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Halving: how it affects the price of Bitcoin and mining

October 11, 2023

7 min

Halving: how it affects the price of Bitcoin and mining

The Halving of Bitcoin is an event scheduled to occur every four years or so, so as to halve the reward for the creation of new blocks. In this way, Satoshi Nakamoto’s blockchain regulates the issuance of new Bitcoins, so as to limit it in time: let’s find out what effect this could have on the price of the cryptocurrency, delving into the meaning of Halving.

Bitcoin Halving: what is it really?

The value of an asset is closely linked to its scarcity. Gold, for example, is considered a store of value (and a safe haven asset) because its available quantity is by nature limited; the price of an ounce, therefore, should be stable or at most increase over time. Banknotes and fiat currencies, by contrast, have potentially infinite supply: they are printed at the discretion of states and governments; in doing so, however, the value of each unit decreases. In a word, Euros and Dollars are subject to inflation: since the abandonment of the Gold Standard, traditional currencies have progressively lost purchasing power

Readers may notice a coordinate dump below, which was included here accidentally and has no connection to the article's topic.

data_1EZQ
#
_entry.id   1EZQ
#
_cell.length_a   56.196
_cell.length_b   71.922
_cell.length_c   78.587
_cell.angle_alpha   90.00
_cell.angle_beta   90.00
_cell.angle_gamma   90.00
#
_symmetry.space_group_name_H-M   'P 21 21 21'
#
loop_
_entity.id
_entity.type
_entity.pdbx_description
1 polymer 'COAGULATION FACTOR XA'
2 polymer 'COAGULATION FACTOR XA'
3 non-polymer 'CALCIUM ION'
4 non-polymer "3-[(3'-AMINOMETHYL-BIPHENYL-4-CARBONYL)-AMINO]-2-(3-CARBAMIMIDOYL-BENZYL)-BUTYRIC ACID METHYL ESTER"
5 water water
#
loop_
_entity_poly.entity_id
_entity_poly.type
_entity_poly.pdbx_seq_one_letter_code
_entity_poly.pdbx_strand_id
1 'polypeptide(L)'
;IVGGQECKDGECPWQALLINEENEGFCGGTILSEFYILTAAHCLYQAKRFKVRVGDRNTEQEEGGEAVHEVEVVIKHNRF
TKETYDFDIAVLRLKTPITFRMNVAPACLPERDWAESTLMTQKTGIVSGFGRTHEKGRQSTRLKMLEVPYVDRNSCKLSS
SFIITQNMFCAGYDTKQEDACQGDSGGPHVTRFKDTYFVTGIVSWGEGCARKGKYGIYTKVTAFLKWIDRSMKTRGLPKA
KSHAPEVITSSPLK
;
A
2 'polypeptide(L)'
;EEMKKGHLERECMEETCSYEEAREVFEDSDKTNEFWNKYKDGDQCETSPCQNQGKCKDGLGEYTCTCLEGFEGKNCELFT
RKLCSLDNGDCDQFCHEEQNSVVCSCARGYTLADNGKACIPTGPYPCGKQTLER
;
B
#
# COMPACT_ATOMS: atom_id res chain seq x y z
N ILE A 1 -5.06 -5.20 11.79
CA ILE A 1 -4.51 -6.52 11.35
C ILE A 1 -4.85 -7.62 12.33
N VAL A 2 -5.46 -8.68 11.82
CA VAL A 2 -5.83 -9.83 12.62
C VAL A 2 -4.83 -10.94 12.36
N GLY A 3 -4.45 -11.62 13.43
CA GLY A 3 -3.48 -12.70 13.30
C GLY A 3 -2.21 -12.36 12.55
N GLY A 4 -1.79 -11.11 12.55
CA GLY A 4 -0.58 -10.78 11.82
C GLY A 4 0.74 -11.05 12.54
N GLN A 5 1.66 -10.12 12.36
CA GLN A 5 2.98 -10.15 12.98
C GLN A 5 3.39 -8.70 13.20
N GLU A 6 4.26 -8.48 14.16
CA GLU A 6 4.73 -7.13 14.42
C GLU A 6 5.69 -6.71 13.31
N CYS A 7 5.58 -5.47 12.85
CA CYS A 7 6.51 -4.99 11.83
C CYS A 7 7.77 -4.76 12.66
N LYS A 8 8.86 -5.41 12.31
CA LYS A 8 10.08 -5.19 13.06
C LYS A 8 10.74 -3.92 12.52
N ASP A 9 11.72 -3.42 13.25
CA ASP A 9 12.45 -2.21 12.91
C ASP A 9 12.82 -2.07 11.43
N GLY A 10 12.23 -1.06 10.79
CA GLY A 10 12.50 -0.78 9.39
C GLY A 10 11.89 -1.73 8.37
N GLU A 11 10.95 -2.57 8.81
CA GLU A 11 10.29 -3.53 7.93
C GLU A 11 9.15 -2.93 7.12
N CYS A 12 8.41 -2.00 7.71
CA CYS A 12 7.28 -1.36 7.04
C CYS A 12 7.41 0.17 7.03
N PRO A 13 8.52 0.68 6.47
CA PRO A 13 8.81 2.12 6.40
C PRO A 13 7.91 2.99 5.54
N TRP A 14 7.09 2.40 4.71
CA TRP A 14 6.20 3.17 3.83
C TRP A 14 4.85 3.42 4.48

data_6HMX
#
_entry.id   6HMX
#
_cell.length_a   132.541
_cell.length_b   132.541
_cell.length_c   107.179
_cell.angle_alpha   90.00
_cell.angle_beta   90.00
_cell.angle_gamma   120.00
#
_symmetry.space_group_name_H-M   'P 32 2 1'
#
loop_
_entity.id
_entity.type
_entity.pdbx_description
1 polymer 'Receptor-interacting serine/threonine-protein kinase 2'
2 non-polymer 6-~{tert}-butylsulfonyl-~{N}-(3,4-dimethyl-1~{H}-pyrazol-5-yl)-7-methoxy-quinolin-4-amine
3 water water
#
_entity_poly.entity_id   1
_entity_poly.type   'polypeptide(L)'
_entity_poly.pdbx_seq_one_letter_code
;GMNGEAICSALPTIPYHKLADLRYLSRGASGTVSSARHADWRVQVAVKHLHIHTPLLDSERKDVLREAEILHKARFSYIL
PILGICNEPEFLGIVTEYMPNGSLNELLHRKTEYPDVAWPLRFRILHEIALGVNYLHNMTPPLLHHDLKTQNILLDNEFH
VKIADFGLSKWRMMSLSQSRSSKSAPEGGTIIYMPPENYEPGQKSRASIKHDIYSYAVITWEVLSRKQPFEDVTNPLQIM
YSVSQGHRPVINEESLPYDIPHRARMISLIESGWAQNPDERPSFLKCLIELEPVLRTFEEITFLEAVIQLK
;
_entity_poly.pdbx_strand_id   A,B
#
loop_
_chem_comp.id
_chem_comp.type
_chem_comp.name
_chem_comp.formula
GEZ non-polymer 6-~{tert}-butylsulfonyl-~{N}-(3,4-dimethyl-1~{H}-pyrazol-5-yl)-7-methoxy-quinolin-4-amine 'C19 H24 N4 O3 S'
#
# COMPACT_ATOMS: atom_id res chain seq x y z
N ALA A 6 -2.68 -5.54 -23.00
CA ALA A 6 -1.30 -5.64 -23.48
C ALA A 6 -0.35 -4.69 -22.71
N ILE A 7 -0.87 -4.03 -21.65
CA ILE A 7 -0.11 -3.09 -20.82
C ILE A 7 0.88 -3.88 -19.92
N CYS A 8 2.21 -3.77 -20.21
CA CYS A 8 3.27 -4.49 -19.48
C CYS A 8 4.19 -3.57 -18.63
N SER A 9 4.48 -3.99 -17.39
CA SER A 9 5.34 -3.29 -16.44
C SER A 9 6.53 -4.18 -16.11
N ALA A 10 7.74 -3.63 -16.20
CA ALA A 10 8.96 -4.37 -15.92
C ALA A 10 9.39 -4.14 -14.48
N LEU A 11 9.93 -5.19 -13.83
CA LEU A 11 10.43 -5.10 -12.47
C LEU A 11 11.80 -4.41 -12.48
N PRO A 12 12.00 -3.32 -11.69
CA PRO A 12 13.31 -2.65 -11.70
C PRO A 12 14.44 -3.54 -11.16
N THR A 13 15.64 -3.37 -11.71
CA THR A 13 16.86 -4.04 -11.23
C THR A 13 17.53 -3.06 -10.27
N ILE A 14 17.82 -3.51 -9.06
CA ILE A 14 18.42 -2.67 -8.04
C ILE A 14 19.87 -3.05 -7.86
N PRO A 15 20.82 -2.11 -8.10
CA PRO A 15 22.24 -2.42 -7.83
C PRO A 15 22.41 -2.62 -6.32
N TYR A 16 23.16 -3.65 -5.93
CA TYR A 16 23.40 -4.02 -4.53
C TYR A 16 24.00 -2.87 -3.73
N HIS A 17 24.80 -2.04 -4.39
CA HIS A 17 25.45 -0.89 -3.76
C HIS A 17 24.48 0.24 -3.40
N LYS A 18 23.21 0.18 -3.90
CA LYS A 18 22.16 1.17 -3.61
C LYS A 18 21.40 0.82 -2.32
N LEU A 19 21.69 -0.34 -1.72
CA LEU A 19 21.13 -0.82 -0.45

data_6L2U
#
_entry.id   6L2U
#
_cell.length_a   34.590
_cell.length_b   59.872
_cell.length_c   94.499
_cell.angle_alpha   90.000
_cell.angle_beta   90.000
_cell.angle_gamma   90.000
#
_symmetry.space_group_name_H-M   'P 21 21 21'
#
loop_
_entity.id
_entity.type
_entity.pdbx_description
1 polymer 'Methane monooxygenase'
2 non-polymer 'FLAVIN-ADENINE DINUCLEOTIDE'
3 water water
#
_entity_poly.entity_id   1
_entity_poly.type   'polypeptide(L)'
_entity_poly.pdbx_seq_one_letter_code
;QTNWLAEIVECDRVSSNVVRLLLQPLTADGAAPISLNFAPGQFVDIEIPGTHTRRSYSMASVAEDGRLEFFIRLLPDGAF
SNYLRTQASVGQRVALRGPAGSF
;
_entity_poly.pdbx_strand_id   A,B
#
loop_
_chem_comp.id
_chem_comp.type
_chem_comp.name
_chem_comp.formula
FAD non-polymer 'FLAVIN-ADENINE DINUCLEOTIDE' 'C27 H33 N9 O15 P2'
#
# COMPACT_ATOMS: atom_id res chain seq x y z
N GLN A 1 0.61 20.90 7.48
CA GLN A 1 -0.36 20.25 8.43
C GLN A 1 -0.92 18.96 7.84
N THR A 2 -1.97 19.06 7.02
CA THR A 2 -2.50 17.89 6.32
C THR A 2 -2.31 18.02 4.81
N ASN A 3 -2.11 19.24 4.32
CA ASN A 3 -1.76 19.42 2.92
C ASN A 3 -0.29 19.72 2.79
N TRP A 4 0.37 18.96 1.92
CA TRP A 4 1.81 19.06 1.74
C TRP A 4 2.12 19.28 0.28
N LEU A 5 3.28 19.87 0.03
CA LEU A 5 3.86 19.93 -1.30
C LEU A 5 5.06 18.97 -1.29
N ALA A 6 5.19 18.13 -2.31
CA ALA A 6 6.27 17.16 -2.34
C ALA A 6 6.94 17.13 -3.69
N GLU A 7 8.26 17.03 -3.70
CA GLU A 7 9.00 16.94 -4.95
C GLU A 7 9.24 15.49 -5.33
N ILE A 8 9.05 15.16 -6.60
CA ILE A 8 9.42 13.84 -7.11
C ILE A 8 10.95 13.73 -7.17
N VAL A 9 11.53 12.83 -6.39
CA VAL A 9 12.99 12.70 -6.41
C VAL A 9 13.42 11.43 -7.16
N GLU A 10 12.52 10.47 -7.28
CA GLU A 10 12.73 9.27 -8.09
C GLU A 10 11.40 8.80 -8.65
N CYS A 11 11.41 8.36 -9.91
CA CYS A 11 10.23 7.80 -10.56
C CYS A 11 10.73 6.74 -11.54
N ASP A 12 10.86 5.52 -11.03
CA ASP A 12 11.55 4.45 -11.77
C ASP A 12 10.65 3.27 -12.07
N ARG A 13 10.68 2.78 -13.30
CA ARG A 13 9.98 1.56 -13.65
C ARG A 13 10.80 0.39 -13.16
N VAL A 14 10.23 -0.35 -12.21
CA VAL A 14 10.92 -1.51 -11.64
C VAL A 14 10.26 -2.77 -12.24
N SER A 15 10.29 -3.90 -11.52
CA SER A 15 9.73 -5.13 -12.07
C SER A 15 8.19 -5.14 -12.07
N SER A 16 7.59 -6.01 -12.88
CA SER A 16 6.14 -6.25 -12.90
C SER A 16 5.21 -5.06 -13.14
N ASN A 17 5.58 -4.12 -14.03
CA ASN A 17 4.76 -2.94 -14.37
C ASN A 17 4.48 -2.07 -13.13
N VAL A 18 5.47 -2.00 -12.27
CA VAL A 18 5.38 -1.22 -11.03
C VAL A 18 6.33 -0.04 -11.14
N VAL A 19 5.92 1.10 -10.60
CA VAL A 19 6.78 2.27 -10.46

Bitcoin‘s ‘Peer-to-Peer Electronic Cash System‘, as described in the whitepaper, instead recovers the concept of scarcity. Satoshi Nakamoto, in fact, has set the maximum availability of BTC at 21 million units, progressively issued according to a precise reward schedule. In fact, the creation of new Bitcoins is predictable: in a nutshell, for each transaction block added to the blockchain, the miner node that solved the mathematical puzzle gets Bitcoin as a reward. This amount, at the genesis block, was 50 BTC, but is halved every 4 years or so through Bitcoin halving (or halvening): let’s find out what it is and how it works. 

In concrete terms, Bitcoin’s protocol produces a block every 10 minutes, a constraint imposed by the code itself. In fact, the mining difficulty is corrected algorithmically every 2016 blocks (about 2 weeks): this makes the calculations more or less complex, so as to respect the predefined rhythm of issuance. This regularity is the first component of Bitcoin’s ‘monetary policy‘, because Halving leverages precisely this ‘internal clock’ and, every 210,000 blocks (i.e. 4 years), decreases the rewards for miners by half. Mining mechanisms and Halving, together, found Bitcoin’s Tokenomics, i.e. the economic model of cryptocurrency, later complemented by its use cases.   

In a nutshell, the halving was designed to defer the distribution of Bitcoin so as to control its inflation. According to this plan, the last BTC will in fact be minted in 2140, after 32 Halving events. 

Halving’s influence on Bitcoin’s price

Bitcoin is known as Digital Gold and, unlike the precious metal, its actual circulating supply can be verified; the blockchain, in fact, is a transparent ledger that can be consulted by anyone. Thus, many consider Bitcoin to be a digital store of value, although it is only programmed to be so and must also face the market.